I’m an admitted beach-bum and I love to travel to warm destinations, yet somehow I missed news several months ago that the world’s largest pool had opened. The pool is located at the San Alfonso del Mar resort in Algarrobo, Chile, about 56 miles from Santiago. The pool breaks multiple records – it’s a total of 66 million gallons of water that stretches 19 acres and is 115 feet deep. Oh and the length…over 3,300 feet long! Here’s the description from the hotel’s website which highlights that the pool allows guests to experience water similar to the “Caribbean Sea” while right in the middle of the Chilean central coast.
The most emblematic building work at San Alfonso held the first Guinness record as the world’s largest man-made crystal clear lagoon, with an extension of more than one kilometer in length, eight hectares and 250 million liters of water. Hard to imagine? We are talking about nothing less than the equivalent to 6,000 familiar 8-meters-long pools. Apart from its large size, the lagoon has another spectacular feature: its waters have the transparency and intense turquoise color of tropical seas. This has been made possible thanks to an advanced technology developed by the company Crystal Lagoons, which is able to collect ocean water and keep it in perfect condition. But this is not all that it is there: during summer, the lagoon further maintains a pleasant temperature that borders 26ºC, nine degrees more than the nearby sea temperature. The success and exclusivity of this technology has enabled Crystal Lagoons to export its know-how to major international real-estate projects.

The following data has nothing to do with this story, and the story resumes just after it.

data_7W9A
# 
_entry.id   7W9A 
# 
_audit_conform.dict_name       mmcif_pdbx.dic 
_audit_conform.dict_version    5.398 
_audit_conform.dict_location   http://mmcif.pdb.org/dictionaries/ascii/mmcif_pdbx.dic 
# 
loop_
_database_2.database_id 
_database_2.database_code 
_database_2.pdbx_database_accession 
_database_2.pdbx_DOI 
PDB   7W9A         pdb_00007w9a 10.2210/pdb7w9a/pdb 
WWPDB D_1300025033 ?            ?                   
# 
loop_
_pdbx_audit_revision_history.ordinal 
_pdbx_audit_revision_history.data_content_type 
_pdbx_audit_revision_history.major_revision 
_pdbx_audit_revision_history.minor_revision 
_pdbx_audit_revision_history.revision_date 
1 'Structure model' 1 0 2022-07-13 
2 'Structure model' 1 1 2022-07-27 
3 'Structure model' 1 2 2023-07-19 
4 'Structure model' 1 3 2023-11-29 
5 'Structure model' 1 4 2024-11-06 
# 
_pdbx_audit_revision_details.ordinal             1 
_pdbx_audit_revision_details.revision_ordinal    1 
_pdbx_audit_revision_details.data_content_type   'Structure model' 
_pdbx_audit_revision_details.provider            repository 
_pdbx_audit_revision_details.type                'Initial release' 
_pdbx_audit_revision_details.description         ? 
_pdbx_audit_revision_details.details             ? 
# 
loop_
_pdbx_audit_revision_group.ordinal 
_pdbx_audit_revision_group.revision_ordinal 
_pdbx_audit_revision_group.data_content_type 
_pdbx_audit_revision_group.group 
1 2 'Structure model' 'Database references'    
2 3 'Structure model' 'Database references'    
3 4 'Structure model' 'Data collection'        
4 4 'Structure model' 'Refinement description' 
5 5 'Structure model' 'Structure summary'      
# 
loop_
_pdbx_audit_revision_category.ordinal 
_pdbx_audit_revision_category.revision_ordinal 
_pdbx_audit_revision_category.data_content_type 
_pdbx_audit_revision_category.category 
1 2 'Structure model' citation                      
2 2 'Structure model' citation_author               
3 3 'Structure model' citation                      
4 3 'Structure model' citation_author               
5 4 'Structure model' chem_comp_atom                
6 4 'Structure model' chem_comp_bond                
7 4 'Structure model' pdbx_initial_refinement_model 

Oh, but don’t expect to go swimming in this record breaking pool. It’s for water activities including scuba diving, sailing, kayaking, and windsurfing. That’s what the numerous other pools are for. Those too create a fake Caribbean environment:
The private beaches of each building have their own docks and truly recreate a tropical environment. Their white sands and numerous palm trees constitute a paradisiacal space for exclusive use of the resort inhabitants.
Pretty interesting concept, but I don’t even spend much time at the pools in the Caribbean, much preferring the experience of the natural beaches I traveled to see.